WELL.. last night he had one of the biggest blunders in NBA history and it could not come at a more costly time for his team. The Warriors opened the game as 13 point favourites over the Cavs and many people thought that the Dubs would steamroll their way to another championship. Instead, LeBron James did what LeBron James does and put up 49 points during regulation which gave the Cavs a chance to win Game 1. George Hill went to the foul line with 4.7 seconds left and hit his first free throw to tie the game at 107. He bricked the second, but thankfully JR Smith was there to collect the rebound and kick it to LeBron for a game-winning shot opportunity. Oh, sorry. Wait a second. JR, a man who has played 13 seasons in the NBA and makes an annual salary of $12.8 million USD actually thought that the Cavs were in the lead and tried to dribble the clock out. I have coached Grade 6 kids in minor league basketball who had better late game awareness than JR did in this situation. Alas, the Warriors went on to decimate the Cavs in OT winning the game 124-114 and wasting LeBron’s historic 51 point effort. Thanks, Henny god.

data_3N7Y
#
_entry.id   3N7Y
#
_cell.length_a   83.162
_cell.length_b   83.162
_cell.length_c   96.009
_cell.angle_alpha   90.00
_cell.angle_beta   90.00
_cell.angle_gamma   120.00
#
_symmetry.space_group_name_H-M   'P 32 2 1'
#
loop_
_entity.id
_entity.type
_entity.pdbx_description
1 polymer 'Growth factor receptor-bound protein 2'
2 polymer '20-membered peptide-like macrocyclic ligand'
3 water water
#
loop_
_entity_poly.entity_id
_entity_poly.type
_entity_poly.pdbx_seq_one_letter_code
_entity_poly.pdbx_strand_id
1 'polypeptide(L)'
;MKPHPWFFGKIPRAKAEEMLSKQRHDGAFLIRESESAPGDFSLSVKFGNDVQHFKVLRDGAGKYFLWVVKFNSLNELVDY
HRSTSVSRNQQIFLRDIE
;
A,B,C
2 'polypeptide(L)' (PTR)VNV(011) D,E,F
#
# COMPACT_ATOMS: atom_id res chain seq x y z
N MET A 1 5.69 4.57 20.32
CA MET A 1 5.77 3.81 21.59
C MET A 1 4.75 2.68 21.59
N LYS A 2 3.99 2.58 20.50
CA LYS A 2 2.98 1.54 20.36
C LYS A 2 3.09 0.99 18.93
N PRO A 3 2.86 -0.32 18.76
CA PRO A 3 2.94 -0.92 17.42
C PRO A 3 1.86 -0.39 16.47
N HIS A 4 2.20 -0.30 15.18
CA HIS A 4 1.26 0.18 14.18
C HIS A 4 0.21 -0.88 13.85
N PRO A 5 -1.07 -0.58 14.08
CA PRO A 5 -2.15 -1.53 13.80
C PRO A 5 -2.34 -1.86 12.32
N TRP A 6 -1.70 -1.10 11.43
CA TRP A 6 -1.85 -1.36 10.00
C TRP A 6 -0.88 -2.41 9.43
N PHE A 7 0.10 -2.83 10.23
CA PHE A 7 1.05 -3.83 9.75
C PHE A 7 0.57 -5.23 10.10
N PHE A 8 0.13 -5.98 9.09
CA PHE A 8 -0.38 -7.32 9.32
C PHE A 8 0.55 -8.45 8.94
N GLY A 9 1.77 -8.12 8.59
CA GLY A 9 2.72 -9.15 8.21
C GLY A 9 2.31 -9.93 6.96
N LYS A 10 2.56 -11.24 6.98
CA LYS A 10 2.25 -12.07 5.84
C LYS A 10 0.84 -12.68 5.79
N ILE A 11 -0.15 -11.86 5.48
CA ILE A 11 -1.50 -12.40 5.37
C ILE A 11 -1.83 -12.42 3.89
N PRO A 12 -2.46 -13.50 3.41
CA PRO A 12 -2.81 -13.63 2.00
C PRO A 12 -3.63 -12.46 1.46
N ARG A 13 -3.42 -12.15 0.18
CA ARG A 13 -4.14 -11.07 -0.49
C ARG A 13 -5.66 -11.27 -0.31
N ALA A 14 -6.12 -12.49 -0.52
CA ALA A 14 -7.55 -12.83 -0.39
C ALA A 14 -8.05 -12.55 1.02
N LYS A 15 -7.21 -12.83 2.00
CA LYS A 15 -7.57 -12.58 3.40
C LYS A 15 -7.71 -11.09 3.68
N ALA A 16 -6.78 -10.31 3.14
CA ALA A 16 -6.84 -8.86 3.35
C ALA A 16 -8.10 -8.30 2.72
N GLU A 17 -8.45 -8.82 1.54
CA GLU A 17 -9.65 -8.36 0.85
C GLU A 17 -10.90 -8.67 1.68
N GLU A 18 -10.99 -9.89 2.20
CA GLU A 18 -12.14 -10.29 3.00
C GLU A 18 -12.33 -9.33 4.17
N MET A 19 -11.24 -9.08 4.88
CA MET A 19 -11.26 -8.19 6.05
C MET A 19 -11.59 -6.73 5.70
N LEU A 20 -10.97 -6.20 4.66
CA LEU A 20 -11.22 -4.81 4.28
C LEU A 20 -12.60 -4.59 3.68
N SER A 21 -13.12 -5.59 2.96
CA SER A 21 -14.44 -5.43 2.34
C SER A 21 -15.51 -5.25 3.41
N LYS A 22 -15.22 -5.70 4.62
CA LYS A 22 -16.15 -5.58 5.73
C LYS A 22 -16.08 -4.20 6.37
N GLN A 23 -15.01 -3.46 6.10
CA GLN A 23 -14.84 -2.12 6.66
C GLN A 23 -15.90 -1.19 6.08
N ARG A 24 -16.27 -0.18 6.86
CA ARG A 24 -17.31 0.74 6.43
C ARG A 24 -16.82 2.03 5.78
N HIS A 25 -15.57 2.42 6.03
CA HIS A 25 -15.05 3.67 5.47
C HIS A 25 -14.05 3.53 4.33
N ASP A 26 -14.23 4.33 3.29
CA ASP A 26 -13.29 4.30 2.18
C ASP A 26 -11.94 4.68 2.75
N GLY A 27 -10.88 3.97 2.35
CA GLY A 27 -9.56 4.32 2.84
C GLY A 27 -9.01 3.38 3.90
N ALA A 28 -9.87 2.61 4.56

5. Fred Brown forgets who he plays for.
Poor Fred Brown. After some guy named Michael Jordon knocked down a 17-footer to give UNC a late 63-62 lead in the 1982 National Championship, Brown brought the ball up the court for a last gasp attempt at stealing a victory. After faking a pass to teammate Eric ‘Sleepy’ Floyd, Brown thought he had Eric Smith open at the top of the key. Instead, Brown made a worse visual decision than I did the last time I took a girl home from the bar and passed the ball straight to UNC’s James Worthy which effectively ended the game. Brown and Georgetown would avenge their demons in 1984 as they knocked off Houston to win their first National Championship but this blunder still lives large in the minds of the Hoyas faithful.